A few of my other hosts were involved in the creation of Axiom 16, and there is little love for Endyval. Some consider it an inferior system, but for others it's about the players themselves; there's a definite stereotype of the Endyval player as being both annoying and somewhat pretentious. At the same time, there is a friendly undertone to this banter, and my hosts even give me a copy of Endyval at the end of my journey. It may not be their system of choice, but the Bulgarian edition wars aren't quite as vicious as what I'm used to from the states.
Today the Endyval gazebo is empty, and there are no evangelists or die-traders at the Patriarch. Roleplaying remains a niche activity, and I'm told that most Bulgarians would rather deal with UFOs than with RPGs; they haven't seen either of them, but at least they've heard of UFOs before. Nonetheless, there are a handful of gaming stores, anchored by Magic: The Gathering and Warhammer but carrying all manner of roleplaying games. Damyann tells me things are quite different in the smaller towns, where it's still very difficult for new gamers to find people to play with. But in Sofia, roleplaying has a home... however small that home may be.
As the day draws to a close, I spy a strange sculpture in the distance. Possibilities race through my mind... A giant d20 that can be used by all groups playing in the park! A memorial to those gamers who suffered without dice for so many years! The sad truth is that it is just a piece of corporate art, the symbol of a local bank. But in my mind it remains the Largest d20 in Eastern Europe.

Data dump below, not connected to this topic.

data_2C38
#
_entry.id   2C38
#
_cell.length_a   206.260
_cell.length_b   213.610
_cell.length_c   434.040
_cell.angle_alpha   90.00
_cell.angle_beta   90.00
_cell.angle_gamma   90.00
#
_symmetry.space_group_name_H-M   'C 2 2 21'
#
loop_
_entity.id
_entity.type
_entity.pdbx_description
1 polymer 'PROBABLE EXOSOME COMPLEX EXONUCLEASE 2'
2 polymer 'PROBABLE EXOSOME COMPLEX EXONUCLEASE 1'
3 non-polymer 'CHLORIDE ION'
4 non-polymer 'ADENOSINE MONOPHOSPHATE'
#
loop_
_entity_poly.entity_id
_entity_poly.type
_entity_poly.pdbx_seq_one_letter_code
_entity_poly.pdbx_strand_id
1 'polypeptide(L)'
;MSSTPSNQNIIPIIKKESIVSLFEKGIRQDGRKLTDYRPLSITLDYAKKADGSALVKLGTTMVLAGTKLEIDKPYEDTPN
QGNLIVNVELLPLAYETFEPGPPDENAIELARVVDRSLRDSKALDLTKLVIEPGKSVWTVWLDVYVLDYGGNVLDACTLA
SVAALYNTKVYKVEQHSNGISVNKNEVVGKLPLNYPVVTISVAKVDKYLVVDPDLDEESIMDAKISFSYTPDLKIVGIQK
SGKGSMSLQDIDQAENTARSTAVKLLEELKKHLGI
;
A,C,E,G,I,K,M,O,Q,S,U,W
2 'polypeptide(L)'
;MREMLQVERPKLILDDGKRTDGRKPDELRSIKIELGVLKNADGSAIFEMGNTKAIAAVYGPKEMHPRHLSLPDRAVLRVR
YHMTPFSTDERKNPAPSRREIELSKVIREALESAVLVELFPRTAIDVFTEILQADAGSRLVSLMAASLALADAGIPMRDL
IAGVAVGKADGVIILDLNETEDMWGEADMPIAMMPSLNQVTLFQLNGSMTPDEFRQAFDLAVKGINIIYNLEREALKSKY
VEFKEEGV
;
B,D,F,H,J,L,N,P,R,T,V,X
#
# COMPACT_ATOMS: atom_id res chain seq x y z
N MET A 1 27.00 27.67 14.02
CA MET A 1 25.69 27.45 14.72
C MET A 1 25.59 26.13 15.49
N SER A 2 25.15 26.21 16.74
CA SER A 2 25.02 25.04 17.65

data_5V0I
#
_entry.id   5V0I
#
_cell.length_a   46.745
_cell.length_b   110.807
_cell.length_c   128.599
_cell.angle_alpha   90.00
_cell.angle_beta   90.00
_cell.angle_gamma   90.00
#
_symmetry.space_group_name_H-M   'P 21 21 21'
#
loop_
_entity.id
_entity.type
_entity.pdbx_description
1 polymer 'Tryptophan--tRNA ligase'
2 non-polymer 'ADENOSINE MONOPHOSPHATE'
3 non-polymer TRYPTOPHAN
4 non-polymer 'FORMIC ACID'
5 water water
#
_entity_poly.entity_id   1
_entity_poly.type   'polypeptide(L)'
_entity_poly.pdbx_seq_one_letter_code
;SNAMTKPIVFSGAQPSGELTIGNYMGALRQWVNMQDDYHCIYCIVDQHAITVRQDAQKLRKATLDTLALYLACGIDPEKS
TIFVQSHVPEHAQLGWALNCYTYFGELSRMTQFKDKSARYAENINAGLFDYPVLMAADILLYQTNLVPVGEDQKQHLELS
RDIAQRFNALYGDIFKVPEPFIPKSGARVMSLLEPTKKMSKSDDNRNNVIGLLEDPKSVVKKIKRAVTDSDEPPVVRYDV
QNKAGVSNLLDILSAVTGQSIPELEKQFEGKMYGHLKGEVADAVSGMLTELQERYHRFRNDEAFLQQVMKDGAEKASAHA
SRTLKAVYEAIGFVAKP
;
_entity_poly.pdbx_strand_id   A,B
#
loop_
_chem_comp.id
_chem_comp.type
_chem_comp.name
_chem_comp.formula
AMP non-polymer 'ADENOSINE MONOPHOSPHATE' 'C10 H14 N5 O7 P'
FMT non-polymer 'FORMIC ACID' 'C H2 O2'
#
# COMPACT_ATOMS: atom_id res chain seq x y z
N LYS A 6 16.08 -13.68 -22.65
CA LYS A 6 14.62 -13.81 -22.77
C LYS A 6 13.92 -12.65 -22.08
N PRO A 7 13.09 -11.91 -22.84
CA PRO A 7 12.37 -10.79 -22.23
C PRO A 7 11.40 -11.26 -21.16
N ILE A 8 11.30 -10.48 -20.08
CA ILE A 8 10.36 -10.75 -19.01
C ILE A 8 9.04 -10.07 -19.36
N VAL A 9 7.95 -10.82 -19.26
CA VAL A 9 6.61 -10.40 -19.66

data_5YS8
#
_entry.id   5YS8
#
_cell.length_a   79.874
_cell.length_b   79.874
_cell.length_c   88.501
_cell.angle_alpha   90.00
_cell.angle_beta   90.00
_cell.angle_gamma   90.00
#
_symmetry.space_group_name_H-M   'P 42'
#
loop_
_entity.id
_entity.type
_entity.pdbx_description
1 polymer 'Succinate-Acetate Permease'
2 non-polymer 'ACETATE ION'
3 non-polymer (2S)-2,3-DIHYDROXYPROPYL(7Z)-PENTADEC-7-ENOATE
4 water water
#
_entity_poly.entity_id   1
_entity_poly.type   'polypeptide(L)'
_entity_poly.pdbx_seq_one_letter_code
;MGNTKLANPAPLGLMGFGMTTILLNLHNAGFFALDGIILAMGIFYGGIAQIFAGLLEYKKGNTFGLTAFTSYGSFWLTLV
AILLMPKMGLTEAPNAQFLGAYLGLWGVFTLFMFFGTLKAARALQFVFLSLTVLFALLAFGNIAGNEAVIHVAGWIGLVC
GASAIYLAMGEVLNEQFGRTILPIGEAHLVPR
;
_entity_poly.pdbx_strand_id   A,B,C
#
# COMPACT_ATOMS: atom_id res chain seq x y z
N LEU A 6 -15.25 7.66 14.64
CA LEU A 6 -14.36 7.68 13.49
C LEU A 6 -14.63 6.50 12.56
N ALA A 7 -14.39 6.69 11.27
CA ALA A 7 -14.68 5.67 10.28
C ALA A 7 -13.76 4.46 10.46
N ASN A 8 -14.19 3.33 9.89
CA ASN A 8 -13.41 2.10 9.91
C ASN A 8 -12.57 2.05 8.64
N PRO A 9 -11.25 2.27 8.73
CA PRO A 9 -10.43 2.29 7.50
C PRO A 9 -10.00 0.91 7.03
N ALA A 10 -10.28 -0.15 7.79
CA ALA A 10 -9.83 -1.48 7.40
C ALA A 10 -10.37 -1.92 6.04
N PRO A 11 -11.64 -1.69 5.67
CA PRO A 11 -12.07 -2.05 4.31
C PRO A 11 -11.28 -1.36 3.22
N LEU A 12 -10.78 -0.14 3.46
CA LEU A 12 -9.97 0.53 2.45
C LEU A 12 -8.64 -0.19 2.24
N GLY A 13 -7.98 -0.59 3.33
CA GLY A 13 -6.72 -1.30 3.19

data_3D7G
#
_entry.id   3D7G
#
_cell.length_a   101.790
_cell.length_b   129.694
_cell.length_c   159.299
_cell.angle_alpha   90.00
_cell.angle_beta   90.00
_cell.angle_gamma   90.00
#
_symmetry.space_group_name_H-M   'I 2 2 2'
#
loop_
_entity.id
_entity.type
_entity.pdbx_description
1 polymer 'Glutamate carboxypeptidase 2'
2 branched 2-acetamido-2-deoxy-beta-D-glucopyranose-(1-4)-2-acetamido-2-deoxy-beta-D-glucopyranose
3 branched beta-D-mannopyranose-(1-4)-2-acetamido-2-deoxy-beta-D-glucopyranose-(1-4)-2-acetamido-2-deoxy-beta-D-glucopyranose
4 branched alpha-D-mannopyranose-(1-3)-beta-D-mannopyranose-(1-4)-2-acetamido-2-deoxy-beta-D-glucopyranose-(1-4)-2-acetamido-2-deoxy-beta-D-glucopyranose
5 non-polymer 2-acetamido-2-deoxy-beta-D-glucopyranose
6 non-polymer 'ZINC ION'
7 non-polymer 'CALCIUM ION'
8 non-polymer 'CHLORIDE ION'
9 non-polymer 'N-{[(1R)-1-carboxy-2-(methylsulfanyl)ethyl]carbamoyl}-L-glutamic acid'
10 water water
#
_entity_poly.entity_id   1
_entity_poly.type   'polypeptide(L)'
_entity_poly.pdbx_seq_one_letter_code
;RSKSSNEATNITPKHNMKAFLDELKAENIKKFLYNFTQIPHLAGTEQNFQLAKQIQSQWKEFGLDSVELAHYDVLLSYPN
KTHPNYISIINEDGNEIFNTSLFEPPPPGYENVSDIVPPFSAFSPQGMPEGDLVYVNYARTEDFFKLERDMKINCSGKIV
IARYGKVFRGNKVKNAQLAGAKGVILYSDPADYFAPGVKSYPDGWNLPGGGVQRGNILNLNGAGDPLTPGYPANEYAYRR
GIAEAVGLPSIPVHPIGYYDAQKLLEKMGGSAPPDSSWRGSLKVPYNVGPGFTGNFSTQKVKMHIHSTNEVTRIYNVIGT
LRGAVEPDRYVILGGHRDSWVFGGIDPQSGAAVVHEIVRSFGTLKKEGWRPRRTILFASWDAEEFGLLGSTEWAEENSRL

My lesson in the history of Bulgarian roleplaying is just one day of my journey, and my hosts have other things planned. Traveling to a smaller village, I learn about Bulgaria's bitter struggle with Turkey and see a style of building I've never seen before. I learn that there was once a custom of laying the cornerstone of important buildings across the shadow of a virgin girl, symbolically linking the two together. As someone who creates worlds for a living, these details of folklore and history are fascinating - by the end of the day, a dozen story ideas are spinning through my head.
All good things come to an end, and my three days pass all too quickly. My hosts shower me with gifts, ranging from a copy of Endyval to a journal a local artist decorated with Eberron's Dragonmark of Scribing. Seeing me off, Stefan provides me with one more gift: a worn d20. It's transparent grey, not much to look at... but it is one of the first two dice Stefan owned, obtained when Damyann had to sell his dice to raise rent money. I've carried it with me ever since. I have bags of dice at home, most more exotic or attractive than this one. But there was a time when this humble d20 was one of the only dice in the country. More than any magic ring or enchanted sword, it's an artifact that shaped the fate of heroes.
Keith Baker is best known for creating the Eberron Campaign Setting for Dungeons & Dragons and the card game Gloom, but he's also worked on at least five games that you've never heard of. If you want to know more, check out http://www.bossythecow.com/hdwt/.